When Memories and Trauma Collide.

Photo by alice-photo/iStock / Getty Images

Photo by alice-photo/iStock / Getty Images

A few things I know now about my memory of the NICU; the things that will never be the same again: I will never be able to smell the hospital-brand hand sanitizer-- stoically and silently perched in plastic holders like mute witnesses along the hallways (the same stuff that almost rubbed my hands raw after at least a dozen applications daily)-- I'll never smell it again without my guts lurching.

I will never be able to hear incessant beeping without remembering desperately looking to see whether it indicated a de-sat or bradycardia event descending upon one of my babies, a flood of information swarming my thoughts-- "is it real or did a wire come loose? Is he dusky? What are the levels?" all the while my stomach dropped and it felt like the world was closing in-- darkness creeping into my peripheral vision, my senses focusing in on the one important thing before my eyes-- my sons.

I'll never again listen to Chopin's Ballades without feeling the groundless, terrifying, heartbreaking yearn to feel my son William's skin against mine, his sweet head tucked safely into my clavicle: it was the only music we would have time listen to together before his death.

These things have new meanings now. Some of which didn't present themselves until I had the sensory experience of hearing, smelling or feeling them again: I had to re-experience them to remember.

The mind has a tricky way of working sometimes. When it comes to our memories, the events that challenge our very being most horrifically oftentimes become coded as the most important things to remember in our minds. What’s more, it’s being increasingly verified through research that we remember these events in the lower parts of our memory system, meaning that these memories often come to the surface as re-experiencing, sensory events, as opposed to stories that we have access to, stories we can use language to describe, stories with beginnings, middles and ends. 

The lower part of our brain systems work much like that of other mammals. While domesticated animals have the beginnings of a pre-frontal cortex (the pre-frontal cortex is where language, logic, and coherent communicable thoughts reside), animals' limbic and reptilian systems are fully developed and serve the same functions that those areas of our human brains serve-- basic survival functions like heart rate, blood pressure, breathing and muscle function in the reptilian brain (amongst other critical things!), and survival instincts based on the fight, flight or freeze instinct in the amygdala, part of the limbic system. These three parts of the mind-- prefrontal cortex, limbic, and reptilian systems-- make up what we refer to as the "triune brain".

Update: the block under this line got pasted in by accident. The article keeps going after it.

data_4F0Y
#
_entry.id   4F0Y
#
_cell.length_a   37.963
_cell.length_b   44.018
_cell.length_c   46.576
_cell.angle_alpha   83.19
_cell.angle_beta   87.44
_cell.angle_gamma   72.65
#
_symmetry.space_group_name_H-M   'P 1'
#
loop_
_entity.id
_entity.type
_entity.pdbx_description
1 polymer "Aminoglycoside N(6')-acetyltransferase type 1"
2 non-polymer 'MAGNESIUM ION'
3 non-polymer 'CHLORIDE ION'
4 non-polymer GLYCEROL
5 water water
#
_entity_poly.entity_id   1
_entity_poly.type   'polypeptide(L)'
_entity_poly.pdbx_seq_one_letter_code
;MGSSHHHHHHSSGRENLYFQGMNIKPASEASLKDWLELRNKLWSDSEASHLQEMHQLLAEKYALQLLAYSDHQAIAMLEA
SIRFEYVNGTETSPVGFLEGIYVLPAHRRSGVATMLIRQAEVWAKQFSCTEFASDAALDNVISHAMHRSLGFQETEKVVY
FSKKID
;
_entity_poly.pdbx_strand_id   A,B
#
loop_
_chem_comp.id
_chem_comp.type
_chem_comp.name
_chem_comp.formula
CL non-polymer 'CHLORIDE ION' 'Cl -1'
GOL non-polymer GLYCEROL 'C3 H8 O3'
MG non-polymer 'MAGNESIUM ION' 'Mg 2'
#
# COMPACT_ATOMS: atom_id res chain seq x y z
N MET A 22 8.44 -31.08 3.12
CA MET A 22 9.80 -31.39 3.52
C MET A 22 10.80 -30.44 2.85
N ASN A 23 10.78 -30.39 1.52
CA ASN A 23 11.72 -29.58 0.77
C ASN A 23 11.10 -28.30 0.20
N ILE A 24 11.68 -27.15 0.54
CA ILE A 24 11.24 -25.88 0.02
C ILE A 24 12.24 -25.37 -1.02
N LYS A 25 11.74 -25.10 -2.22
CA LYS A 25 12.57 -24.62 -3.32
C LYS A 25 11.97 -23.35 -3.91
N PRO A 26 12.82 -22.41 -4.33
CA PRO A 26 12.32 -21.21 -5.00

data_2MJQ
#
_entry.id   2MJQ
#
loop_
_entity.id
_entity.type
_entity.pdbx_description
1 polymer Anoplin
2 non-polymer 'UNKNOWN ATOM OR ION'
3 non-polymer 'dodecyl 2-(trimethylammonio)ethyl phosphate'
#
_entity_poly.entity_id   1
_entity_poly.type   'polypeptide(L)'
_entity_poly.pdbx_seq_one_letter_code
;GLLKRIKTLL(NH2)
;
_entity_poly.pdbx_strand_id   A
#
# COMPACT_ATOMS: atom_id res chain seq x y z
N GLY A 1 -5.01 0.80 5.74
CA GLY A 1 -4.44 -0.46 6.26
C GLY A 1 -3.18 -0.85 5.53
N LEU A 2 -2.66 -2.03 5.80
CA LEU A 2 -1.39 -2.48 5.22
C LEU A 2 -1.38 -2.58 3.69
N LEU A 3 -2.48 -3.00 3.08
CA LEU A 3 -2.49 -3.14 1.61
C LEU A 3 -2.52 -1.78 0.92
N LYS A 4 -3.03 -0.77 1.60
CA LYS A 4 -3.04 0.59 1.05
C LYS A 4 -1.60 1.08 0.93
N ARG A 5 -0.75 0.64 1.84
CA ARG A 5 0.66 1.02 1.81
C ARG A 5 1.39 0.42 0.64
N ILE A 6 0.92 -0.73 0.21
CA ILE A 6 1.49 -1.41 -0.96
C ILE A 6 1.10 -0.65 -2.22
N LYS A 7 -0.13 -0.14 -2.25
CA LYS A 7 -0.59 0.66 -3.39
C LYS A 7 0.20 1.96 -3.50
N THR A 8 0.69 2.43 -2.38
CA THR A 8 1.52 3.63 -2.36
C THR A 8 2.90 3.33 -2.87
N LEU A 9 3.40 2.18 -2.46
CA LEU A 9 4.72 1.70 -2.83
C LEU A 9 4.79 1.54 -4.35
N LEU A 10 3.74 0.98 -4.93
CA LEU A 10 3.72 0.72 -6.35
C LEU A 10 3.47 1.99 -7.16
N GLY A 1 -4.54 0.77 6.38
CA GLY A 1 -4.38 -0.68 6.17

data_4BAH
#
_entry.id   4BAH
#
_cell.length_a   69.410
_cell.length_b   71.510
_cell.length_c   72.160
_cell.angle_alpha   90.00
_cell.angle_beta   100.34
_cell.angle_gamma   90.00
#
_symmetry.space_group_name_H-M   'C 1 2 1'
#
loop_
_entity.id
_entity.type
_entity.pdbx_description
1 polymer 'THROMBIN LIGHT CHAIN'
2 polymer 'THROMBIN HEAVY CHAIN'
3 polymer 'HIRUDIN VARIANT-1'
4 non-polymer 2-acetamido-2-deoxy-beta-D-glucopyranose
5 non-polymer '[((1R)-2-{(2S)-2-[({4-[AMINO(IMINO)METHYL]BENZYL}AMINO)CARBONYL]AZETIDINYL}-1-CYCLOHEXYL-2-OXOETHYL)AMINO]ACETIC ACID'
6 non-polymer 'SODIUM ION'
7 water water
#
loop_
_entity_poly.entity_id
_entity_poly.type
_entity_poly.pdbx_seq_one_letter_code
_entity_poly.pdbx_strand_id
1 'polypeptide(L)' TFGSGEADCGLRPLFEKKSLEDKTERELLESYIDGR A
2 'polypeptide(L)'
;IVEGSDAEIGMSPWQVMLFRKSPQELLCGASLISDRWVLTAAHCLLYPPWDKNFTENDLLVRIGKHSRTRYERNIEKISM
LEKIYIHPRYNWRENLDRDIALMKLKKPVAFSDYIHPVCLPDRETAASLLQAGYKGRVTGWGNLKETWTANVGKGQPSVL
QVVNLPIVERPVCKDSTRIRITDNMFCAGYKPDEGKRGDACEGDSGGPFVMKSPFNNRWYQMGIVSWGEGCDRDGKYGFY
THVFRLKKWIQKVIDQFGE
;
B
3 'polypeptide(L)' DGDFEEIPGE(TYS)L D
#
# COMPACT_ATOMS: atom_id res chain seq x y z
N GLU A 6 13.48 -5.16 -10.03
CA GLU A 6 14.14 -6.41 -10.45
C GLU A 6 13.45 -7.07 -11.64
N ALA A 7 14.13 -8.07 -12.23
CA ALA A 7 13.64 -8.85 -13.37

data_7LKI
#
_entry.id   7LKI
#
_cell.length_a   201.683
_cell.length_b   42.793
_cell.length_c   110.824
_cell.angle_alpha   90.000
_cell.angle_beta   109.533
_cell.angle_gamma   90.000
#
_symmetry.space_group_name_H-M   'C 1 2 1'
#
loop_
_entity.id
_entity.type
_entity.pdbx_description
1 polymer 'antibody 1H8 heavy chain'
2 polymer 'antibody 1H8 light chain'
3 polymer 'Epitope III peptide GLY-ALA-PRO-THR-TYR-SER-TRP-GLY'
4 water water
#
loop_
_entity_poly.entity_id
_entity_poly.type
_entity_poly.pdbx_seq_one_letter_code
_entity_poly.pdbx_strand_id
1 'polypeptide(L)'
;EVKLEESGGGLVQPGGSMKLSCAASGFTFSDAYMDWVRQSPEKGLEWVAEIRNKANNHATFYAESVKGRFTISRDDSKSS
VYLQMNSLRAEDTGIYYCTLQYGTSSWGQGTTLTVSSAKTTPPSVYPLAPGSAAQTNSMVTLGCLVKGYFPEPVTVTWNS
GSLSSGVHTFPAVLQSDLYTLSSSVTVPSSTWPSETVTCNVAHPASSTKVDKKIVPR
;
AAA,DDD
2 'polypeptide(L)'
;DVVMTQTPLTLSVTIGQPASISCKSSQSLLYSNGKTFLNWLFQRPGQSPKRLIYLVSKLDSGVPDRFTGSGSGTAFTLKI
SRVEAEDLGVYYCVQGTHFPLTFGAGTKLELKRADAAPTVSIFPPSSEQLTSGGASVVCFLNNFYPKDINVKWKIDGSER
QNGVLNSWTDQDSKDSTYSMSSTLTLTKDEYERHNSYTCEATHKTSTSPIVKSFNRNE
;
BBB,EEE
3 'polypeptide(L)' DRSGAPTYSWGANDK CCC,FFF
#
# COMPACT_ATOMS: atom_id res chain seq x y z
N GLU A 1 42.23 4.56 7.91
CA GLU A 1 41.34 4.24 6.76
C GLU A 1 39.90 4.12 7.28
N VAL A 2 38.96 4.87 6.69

Because it's the lower, unconscious part of our brains that take responsibility for our survival instinct, many times that instinct comes forward in moments we don't expect it to, sort of like the body's innate strategy to jump into action before you even know there's a lion behind you.

Everyone has two memories. The one you can tell and the one that is stuck to the underside of that, the dark, tarry smear of what happened.
— Amy Bloom

Since threatening memories are "coded" as sensory experiences, and remembered not only as what happened, but also the way it felt when we experienced it, trauma memories can come to structure our perspective. It can also make us feel like the trauma has never ended; as if at any time something bad could happen again. Many individuals who have experienced trauma report feeling as if “the other shoe will drop” weeks, months, even years after they’ve been through a crisis-- sometimes they actively look for the threat in an effort to have even earlier warning and thus, more time to respond.

This can have numerous effects on our ability to remain present, to be in the moment, and in our ability to experience things as spontaneous or enjoyable. If our brains are focused on survival, warning signs of threat, and the sensory memories of trauma, what focus is left to expend on being in the moment? How can we shift ourselves from living in response to the things that are happening to us, towards living freely.... liberated to being in the moment and being open to new things? Is there any way to extricate the trauma from our first memories of our relationships with our babies?

According to Bessel Van Der Kolk, leading researcher in trauma-related therapies, an important part of the healing is the physical component of rewriting the experience of certain sensory-related things. Hence, there is an answer in the idea that the more we hold our babies skin to skin, even after the NICU, that the memory of what it feels like to hold them in an unhindered environment will eventually supercede that of the NICU trauma memory. The more we smell hand sanitizers in a non-crisis-related environment, the less likely it will be that we will have a panic attack when smelling it. The more that we experience happiness in the context of our parenting experiences, the more likely the trauma will become a memory, and not a structural component of our relationships with our families.


Van der Kolk, B.A. (2014). The body keeps the score: Brain, mind and body in the healing of trauma. New York: Viking.